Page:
Thinking back of gifts given and received and some of the best memories I have are of the unexpected gifts.
A meaningful gift arrived in the hands of a Turkish child.
Jack and I were on a road trip driving north from the Mediterranean through the Taurus Mountains. We were traveling on a religious holiday (Kurban Bayram) and were uncertain as to whether or not we would find restaurants open midday along the way. This uncertainty about our lunch destination was reason enough to plan a picnic and the weather was mild and lovely, so inviting for a meal outdoors. What better way to break up the hours of driving to our final destination in Cappadocia than to plan a picnic en route?
On our way out of Antalya we stopped at the local market. Fresh cheeses, olives shiny and varied, peppers, tomatoes and cucumbers along with seasonal fruit were all piled from the stalls into our basket. As an after thought we picked a perfect watermelon which we thought we would enjoy at our journey’s end with some cheese and perhaps a glass of raki.
Winding down the north side of the mountains we passed through numerous small villages strung out along a mountain river. Four or five hours had passed since leaving the city and now came the task of choosing our spot for a picnic. As we slowed down through a village there was a lovely green space beside the riverbank. This spot had an inviting park like quality and was overlooked by village houses built on a higher elevation.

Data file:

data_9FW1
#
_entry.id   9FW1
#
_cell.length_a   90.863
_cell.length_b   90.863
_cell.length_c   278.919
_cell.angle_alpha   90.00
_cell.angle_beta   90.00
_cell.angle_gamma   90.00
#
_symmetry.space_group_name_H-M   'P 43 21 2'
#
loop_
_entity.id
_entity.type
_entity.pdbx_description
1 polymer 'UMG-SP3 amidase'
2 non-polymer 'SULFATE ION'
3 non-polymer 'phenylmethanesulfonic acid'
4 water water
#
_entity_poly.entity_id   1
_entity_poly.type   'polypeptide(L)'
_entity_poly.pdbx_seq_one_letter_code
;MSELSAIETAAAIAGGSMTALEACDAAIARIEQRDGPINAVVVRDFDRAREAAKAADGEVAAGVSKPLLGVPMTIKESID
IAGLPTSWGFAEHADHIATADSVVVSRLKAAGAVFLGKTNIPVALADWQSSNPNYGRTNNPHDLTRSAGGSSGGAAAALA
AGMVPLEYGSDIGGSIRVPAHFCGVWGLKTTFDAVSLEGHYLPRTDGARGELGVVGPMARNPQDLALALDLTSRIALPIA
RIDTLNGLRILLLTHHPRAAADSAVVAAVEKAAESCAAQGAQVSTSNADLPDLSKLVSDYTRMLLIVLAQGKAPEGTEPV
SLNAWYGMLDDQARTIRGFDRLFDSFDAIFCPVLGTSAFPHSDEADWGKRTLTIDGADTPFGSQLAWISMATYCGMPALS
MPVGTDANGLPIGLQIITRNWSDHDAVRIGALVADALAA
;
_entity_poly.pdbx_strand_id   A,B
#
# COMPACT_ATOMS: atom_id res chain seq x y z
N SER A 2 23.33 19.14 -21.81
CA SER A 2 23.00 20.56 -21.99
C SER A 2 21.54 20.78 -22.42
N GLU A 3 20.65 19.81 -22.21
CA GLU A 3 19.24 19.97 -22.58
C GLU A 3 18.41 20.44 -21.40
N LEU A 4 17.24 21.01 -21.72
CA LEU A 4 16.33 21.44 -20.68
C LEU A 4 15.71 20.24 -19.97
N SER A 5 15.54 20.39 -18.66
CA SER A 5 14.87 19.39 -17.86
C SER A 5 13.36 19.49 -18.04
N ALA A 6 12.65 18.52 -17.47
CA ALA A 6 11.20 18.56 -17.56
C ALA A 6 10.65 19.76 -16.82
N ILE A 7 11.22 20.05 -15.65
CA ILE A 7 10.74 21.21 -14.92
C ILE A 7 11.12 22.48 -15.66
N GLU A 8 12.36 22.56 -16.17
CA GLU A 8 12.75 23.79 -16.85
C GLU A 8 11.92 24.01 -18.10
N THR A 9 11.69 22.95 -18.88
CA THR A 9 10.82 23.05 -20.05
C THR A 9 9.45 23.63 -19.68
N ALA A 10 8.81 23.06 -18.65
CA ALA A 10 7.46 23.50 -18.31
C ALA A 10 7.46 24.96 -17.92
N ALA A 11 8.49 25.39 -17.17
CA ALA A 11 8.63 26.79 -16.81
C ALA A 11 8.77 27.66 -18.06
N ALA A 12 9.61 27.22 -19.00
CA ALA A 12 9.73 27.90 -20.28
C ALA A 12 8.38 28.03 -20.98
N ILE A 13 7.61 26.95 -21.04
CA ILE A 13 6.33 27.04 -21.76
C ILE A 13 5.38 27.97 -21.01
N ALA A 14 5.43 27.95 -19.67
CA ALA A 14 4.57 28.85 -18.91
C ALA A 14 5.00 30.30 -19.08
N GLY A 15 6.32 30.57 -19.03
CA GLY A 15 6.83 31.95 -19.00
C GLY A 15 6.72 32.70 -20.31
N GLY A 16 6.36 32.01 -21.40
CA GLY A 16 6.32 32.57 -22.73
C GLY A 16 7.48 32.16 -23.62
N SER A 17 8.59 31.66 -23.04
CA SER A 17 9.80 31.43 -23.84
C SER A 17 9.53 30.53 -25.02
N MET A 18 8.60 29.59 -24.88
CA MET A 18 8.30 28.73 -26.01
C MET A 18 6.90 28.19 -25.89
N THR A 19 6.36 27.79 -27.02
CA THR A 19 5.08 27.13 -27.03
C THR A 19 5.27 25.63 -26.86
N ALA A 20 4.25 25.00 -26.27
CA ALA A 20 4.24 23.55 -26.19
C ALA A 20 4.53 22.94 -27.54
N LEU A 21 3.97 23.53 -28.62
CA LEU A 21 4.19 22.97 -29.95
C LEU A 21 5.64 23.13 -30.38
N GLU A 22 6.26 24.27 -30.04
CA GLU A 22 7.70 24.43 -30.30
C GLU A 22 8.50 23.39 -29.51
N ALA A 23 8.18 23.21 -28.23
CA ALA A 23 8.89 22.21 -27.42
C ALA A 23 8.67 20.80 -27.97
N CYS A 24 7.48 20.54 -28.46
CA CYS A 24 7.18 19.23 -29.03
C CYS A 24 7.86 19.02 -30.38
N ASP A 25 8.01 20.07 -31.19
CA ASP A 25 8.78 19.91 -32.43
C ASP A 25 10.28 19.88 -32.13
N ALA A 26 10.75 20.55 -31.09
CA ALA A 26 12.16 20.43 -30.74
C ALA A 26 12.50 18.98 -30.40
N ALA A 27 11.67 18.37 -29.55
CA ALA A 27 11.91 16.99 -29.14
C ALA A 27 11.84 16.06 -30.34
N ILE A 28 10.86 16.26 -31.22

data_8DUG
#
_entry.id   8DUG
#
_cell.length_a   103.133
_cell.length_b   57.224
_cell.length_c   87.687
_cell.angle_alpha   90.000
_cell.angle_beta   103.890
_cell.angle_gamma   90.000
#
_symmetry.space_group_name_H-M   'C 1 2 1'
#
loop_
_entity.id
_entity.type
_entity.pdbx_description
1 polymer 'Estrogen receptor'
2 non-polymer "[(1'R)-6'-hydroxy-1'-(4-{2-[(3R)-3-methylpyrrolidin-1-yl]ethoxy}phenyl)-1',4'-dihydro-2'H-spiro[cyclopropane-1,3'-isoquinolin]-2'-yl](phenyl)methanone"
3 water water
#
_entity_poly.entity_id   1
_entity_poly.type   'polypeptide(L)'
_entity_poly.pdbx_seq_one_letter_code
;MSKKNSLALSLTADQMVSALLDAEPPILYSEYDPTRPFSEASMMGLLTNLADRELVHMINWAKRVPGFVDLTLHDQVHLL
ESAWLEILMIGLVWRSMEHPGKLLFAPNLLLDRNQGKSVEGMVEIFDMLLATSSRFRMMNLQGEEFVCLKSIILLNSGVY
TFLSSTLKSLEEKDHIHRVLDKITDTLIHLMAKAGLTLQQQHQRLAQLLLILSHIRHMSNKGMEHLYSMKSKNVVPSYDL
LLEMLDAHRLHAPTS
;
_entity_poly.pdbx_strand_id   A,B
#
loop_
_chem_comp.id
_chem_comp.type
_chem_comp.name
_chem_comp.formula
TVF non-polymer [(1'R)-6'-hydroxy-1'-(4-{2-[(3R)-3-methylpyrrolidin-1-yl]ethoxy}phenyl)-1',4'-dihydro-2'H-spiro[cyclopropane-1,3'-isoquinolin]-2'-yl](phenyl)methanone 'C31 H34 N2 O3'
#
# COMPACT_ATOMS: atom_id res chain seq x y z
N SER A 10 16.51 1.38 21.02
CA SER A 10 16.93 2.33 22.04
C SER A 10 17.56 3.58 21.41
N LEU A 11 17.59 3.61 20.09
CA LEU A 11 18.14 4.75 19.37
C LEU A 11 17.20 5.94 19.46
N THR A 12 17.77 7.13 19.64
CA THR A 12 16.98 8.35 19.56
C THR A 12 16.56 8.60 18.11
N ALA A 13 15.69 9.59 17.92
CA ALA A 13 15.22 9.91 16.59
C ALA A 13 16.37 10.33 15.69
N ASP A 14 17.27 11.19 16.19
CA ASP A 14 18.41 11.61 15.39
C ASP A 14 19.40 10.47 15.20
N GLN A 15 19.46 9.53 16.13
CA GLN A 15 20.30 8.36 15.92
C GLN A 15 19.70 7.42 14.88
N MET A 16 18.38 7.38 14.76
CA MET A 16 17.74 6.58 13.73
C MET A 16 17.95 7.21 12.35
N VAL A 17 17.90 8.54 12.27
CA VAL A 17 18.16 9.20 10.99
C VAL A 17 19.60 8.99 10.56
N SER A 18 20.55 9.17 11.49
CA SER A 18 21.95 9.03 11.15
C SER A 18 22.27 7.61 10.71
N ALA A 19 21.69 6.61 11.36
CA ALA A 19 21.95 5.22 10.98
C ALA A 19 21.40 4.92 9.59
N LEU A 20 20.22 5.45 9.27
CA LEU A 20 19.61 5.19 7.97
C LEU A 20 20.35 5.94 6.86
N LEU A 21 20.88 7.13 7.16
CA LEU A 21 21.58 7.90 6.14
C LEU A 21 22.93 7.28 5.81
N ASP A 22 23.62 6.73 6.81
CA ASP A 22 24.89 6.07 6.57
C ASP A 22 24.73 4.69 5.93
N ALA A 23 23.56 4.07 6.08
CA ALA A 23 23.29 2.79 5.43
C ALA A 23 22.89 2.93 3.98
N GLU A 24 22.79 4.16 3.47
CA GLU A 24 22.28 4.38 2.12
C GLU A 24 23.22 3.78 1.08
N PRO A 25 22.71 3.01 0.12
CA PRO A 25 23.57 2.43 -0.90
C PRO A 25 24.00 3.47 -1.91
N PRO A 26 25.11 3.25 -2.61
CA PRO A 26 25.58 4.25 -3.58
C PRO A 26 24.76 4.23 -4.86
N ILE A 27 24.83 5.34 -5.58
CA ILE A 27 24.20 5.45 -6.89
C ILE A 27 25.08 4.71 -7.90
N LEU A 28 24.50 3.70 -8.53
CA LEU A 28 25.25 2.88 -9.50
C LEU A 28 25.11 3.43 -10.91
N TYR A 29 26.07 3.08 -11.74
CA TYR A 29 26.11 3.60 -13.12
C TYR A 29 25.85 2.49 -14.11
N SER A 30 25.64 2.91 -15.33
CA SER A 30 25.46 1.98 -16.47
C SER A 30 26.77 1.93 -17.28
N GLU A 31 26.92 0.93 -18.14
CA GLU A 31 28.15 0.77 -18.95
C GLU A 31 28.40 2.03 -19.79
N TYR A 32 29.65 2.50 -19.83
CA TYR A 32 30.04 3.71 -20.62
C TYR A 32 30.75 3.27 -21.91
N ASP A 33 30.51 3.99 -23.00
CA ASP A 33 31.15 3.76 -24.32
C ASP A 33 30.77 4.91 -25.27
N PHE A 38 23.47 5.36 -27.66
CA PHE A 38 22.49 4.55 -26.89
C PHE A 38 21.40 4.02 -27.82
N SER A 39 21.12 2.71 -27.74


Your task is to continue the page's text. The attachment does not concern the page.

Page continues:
We pulled the car onto the grass, climbed out, spread our picnic blanket and started to unpack the picnic fare. Within five or ten minutes of sitting to eat a child arrived running from a nearby home carrying a loaf of flatbread, lavash, warm from the oven. When we looked up towards the homes there was the Mother of the child watching and waving from the balcony of her home as the child delivered the bread.
Before the child could skip off back home Jack opened the trunk of the car and was able to send the messenger back home proudly lugging the watermelon that we had purchased a few hours earlier. It was an exchange of gifts set in motion by the inherent hospitality of the Turkish people and culture.
I love an unexpected gift. A loaf of bread may be amongst the most basic and ordinary of life’s needs but the generosity with which it was given and shared has stayed in my mind and has a place as one of my most meaningful gifts.
Bread within the Christian and Islamic traditions has religious significance and it is not lost on me that there was a wonderful commonality of value in the gift given at our picnic. The bread was blessed and we were blessed through that gift.
Turkey has been the source of many unexpected gifts for me; relationally, educationally, culturally and beyond. In this season of gift giving I am so thankful to reflect on the abundance that has come my way represented by a warm, simple loaf of bread.